5 black designers who aren’t virgil abloh

Because fashion still has a “black people problem.”

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Apr 27 2018, 4:58am

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Virgil Abloh made fashion history this month when he became Louis Vuitton’s first black artistic director. Yes, the move is an important step forward for black designers, but we would be remiss to act as if fashion’s “black people problem” has been solved with one position. There is still a host of black designers working tirelessly and not receiving the attention, credit, and, most importantly, financial support they deserve. In 2018, there should not just be one black designer spearheading a luxury heritage house (especially when black fashion trends so frequently become global trends). We should have multiple Virgil Ablohs.

In an effort to foster diversity, i-D shines a light on six black designers we feel should be much bigger than they are now. From the wearable tech jackets of DYNE’s Christopher Bevans to the White Castle merch crafted by HBA alum Telfar Clemens, these emerging designers are setting new trends for black and white shoppers. We could easily imagine any one of them breathing fresh air into a luxury heritage brand. Here are five black designers who aren’t Virgil Abloh.

Recho Omondi of Omondi

The best fashion moment in season two of Insecure , hands down , is when Issa casually wears an oversized sweater with “Niggas” embroidered in the right hand corner. The sweater reclaims a word with centuries of powerful connotations behind it and, somehow, makes it everyday attire. Viewers immediately began asking on Twitter where they could purchase the piece. The designer behind it? Recho Omondi. The Kenyan-American crafts playful clothes that feel pulled from Nickelodeon cartoons like Rugrats and Hey Arnold! She experiments with colors seemingly pulled from the decor of a kindergarten class and has an affinity for tulle. “The black experience is always a common thread of inspiration no matter where, or in what culture it's happening," the Bed-Stuy raised designer told i-D last year. “The brand is auto-biographical. I'm talking about me. It's the story of a black girl trying to navigate herself through white supremacy, ultimately.”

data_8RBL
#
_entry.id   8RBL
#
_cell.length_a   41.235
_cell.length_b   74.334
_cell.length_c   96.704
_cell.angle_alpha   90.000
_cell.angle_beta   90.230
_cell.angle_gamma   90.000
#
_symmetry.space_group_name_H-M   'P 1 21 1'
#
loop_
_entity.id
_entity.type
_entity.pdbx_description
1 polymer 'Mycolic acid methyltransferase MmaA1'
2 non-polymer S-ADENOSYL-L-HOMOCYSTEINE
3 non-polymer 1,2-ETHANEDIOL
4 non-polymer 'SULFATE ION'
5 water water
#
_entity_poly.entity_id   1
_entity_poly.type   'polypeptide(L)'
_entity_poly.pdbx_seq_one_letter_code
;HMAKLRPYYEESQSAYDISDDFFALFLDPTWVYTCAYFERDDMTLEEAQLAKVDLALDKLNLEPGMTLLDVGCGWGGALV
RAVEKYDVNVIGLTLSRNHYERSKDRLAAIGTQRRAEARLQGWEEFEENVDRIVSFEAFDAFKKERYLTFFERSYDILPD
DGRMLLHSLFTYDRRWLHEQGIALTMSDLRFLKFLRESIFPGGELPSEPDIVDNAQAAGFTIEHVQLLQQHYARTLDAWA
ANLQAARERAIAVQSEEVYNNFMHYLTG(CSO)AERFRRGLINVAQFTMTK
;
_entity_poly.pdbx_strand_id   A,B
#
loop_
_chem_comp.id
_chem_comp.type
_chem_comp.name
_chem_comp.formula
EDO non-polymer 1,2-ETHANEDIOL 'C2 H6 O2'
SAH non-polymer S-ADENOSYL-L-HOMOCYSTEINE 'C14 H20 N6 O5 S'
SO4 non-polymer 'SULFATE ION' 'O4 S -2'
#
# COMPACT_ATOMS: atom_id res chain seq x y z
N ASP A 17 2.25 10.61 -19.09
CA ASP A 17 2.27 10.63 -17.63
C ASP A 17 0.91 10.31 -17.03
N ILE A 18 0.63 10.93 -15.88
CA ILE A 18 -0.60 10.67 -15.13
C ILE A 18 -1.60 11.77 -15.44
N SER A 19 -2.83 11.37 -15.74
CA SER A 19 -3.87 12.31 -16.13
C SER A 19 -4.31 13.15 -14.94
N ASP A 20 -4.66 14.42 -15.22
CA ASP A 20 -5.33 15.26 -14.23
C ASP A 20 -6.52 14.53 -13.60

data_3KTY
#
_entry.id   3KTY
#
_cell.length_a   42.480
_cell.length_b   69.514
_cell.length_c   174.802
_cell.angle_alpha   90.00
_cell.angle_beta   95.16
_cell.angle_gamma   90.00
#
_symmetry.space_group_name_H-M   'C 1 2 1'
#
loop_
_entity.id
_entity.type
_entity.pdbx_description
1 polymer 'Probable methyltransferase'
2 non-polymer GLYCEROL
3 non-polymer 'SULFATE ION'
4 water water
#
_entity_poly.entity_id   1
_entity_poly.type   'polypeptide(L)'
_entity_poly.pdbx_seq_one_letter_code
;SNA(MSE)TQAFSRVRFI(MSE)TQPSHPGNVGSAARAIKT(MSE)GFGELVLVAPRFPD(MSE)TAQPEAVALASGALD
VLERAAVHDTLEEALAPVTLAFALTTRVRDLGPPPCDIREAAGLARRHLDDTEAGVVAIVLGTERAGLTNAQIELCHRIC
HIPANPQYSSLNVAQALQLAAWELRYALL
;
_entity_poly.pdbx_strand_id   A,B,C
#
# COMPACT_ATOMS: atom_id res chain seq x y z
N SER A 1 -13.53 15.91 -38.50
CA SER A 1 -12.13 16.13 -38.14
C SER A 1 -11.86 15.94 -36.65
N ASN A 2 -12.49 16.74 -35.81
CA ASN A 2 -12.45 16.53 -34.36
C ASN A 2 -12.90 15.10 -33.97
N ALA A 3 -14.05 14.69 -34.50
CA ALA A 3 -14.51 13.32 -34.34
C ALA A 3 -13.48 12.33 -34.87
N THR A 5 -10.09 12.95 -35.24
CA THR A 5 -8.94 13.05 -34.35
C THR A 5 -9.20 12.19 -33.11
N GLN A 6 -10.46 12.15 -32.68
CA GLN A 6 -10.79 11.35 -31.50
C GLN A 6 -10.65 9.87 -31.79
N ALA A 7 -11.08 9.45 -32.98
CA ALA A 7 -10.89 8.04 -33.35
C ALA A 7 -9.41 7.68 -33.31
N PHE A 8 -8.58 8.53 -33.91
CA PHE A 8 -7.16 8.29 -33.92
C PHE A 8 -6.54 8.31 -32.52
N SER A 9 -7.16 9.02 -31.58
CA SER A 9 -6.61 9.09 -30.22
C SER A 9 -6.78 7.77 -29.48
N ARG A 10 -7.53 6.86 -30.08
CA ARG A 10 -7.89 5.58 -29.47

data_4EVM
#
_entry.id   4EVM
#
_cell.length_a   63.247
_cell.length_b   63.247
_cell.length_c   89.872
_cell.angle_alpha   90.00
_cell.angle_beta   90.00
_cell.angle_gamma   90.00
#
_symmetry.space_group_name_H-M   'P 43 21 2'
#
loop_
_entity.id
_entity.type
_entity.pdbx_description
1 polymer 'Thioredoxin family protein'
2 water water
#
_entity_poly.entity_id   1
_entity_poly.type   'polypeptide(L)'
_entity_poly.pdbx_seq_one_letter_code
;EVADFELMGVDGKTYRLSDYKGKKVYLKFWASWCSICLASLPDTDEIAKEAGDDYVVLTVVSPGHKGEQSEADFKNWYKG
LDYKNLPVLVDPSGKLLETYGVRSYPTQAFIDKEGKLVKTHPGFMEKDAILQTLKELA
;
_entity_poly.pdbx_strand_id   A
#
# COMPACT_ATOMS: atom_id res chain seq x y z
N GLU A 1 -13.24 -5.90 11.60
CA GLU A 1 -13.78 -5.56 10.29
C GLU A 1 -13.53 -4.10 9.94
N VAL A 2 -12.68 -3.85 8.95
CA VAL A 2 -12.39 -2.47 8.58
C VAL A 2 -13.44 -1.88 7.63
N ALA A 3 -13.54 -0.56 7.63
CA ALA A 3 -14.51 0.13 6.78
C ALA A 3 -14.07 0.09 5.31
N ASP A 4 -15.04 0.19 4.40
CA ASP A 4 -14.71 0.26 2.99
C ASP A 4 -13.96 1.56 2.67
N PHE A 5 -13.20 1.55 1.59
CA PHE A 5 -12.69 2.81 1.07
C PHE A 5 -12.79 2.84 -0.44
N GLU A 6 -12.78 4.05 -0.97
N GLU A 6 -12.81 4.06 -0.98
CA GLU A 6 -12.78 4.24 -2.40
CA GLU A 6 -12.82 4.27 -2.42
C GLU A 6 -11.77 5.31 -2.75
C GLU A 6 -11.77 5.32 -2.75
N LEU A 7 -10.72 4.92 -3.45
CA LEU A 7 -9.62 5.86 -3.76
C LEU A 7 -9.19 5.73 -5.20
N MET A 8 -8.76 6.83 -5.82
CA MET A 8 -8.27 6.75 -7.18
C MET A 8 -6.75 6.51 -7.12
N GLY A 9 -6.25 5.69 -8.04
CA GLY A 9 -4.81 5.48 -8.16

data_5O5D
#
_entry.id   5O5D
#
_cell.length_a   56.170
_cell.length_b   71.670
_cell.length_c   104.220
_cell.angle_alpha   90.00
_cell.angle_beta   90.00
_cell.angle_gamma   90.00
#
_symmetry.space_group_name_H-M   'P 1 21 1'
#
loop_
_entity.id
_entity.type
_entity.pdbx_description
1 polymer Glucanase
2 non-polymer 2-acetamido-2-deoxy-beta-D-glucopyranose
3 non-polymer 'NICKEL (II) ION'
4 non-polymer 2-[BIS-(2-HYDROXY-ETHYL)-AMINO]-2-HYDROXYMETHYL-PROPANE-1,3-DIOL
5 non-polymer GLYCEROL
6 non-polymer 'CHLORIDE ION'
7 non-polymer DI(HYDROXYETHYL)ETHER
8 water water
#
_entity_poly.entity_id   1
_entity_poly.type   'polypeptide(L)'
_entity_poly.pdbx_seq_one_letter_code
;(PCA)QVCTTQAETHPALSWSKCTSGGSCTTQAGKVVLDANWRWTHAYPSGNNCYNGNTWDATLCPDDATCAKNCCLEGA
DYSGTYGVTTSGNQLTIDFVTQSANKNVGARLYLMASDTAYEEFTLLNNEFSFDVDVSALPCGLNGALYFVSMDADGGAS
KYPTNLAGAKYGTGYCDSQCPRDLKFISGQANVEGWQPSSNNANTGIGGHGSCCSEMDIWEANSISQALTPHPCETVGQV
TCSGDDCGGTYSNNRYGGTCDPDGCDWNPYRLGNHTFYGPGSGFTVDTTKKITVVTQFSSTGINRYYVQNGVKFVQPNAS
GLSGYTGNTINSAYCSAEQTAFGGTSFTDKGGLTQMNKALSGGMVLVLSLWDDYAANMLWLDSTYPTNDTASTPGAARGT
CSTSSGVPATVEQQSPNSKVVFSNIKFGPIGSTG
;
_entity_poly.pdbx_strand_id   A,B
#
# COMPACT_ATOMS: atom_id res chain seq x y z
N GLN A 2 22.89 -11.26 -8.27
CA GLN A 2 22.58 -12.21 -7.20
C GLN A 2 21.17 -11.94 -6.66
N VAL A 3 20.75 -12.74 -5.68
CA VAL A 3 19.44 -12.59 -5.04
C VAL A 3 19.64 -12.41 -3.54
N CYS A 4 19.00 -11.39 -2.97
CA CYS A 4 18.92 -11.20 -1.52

Christopher Bevans of DYNE

Let’s be honest: few wearable tech products have managed to be as trendy and stylish as, say, a pair of Triple S sneakers. Christopher Bevans is changing that. The designer includes NFC technology in everything from bomber jackets to chino pants, allowing wearers to listen to unique playlists and shop DYNE’s catalogue on their phones. By blurring together predominantly black models in these high-tech piece, DYNE’s vision feels like a minimalist take on afrofuturism. The former Nike employee runs his studio out of the fast-emerging tech capital of Portland, ignoring trends and wholly placing his emphasis on the athletic side of athleisure. This functionality-meets-technology aesthetic has paid off. He’s already won the Woolmark Innovation Award, and was a CFDA/Vogue Fashion Fund finalist last year.

Maxwell Osborne of Public School